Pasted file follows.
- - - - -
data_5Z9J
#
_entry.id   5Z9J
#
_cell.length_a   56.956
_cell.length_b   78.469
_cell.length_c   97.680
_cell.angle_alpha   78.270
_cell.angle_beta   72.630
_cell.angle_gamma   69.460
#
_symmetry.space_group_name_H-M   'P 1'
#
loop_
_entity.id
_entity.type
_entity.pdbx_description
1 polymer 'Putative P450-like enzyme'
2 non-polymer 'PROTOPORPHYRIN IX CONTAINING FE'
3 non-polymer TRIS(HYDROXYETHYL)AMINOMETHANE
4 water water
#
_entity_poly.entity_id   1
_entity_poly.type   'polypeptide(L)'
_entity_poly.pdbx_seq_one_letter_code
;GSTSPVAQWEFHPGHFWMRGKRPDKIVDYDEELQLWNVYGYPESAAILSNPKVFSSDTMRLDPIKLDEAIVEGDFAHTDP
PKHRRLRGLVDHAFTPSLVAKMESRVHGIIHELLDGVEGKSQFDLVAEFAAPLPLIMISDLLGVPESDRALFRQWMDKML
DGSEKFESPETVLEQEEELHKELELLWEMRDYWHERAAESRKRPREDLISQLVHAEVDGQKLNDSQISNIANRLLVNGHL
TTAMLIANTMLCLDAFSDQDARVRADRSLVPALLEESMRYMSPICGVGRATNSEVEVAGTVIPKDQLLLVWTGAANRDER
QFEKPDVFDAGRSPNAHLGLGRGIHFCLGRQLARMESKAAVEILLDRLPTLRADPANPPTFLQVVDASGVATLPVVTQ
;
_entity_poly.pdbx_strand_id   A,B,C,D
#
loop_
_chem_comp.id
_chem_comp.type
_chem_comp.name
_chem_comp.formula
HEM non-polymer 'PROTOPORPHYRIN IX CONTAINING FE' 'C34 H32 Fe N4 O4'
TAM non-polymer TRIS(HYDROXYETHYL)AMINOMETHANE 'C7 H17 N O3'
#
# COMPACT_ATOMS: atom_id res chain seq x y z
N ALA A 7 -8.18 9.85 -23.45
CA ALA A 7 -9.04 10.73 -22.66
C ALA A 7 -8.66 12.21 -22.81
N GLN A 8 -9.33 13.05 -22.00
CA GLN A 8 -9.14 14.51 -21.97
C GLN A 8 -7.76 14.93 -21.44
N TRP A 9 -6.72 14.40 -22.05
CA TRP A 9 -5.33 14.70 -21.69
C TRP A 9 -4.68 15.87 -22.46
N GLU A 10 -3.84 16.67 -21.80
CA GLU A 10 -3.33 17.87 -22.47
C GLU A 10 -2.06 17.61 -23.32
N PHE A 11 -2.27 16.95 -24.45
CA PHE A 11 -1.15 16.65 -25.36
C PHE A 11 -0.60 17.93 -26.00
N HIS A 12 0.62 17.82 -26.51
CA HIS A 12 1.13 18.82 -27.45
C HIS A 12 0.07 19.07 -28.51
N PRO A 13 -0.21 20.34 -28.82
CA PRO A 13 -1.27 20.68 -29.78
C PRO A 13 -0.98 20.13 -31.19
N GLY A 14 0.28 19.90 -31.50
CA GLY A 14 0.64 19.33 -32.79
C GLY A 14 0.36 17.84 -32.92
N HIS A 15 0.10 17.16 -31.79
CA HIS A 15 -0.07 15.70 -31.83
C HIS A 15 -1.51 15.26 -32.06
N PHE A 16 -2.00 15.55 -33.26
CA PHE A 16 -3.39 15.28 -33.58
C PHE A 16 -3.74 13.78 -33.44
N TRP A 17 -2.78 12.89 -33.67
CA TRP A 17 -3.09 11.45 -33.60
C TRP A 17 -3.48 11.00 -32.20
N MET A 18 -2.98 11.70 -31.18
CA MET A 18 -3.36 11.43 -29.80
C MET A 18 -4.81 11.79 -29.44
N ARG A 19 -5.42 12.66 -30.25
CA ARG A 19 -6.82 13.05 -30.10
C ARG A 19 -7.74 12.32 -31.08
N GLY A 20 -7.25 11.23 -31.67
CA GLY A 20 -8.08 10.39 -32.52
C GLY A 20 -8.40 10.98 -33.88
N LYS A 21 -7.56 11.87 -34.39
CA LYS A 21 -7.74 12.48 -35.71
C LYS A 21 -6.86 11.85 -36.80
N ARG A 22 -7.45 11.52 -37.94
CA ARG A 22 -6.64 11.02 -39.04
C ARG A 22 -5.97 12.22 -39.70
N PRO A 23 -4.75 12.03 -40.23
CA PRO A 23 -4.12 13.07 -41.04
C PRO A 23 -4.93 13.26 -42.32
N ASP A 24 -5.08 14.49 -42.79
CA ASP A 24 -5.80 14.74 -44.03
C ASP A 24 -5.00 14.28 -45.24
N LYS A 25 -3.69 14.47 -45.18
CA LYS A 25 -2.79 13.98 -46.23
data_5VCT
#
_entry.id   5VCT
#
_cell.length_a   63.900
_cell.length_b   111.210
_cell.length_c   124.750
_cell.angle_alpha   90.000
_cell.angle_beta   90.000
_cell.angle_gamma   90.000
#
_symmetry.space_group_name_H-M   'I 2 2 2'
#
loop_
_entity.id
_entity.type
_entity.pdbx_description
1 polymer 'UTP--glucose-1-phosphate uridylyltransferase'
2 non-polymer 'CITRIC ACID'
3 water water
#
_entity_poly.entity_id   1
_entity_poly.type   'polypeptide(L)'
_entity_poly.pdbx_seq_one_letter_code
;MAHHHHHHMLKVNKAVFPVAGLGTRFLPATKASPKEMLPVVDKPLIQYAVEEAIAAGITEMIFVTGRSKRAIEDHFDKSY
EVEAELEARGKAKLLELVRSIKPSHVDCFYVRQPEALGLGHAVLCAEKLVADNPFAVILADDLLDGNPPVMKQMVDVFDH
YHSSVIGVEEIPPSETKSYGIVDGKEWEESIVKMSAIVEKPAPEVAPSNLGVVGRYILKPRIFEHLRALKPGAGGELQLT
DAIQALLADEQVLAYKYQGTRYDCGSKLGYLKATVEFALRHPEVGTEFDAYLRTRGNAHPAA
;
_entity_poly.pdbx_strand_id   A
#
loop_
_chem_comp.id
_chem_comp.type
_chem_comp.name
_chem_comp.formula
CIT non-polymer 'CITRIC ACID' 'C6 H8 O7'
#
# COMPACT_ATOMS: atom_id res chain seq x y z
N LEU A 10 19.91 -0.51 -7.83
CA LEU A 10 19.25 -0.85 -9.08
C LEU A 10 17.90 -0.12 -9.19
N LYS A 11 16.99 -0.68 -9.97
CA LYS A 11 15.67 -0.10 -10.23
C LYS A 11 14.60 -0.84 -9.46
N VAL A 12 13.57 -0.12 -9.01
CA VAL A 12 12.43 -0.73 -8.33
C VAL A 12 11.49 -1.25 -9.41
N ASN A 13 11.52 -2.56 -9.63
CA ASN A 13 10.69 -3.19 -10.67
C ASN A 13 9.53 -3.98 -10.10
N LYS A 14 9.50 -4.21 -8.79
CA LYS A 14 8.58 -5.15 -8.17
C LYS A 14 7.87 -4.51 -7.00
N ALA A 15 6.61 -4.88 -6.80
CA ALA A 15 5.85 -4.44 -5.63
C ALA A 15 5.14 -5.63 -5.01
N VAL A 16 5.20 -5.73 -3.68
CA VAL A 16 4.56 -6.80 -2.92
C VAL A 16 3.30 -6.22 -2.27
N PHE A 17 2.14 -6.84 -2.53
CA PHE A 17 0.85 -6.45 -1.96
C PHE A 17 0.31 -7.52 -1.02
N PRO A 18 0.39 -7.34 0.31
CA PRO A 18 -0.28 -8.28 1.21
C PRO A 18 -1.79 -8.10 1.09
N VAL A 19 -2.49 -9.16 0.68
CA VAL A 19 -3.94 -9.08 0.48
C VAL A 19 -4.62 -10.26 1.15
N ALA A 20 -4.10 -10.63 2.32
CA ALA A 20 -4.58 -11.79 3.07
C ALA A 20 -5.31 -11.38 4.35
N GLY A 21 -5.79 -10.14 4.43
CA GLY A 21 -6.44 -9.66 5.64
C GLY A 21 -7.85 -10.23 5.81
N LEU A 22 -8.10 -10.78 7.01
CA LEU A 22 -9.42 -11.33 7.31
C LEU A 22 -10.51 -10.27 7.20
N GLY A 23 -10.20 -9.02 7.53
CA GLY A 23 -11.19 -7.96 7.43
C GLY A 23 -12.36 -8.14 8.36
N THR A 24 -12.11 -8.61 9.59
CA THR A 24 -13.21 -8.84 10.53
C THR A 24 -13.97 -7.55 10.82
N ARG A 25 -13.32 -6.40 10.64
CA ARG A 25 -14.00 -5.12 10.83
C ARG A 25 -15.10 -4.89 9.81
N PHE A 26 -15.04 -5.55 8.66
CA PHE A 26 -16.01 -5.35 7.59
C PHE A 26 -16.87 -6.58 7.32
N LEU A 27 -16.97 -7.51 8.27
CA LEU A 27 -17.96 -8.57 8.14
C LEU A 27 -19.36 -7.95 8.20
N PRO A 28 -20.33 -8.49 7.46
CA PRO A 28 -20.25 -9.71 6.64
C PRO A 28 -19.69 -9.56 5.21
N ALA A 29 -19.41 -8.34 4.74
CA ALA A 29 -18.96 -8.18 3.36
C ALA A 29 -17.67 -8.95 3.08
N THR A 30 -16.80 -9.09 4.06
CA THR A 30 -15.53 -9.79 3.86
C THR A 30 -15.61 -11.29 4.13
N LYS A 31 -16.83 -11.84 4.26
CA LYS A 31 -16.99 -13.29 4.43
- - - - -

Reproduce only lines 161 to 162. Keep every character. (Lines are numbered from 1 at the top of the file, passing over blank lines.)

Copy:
C PHE A 17 0.31 -7.52 -1.02
N PRO A 18 0.39 -7.34 0.31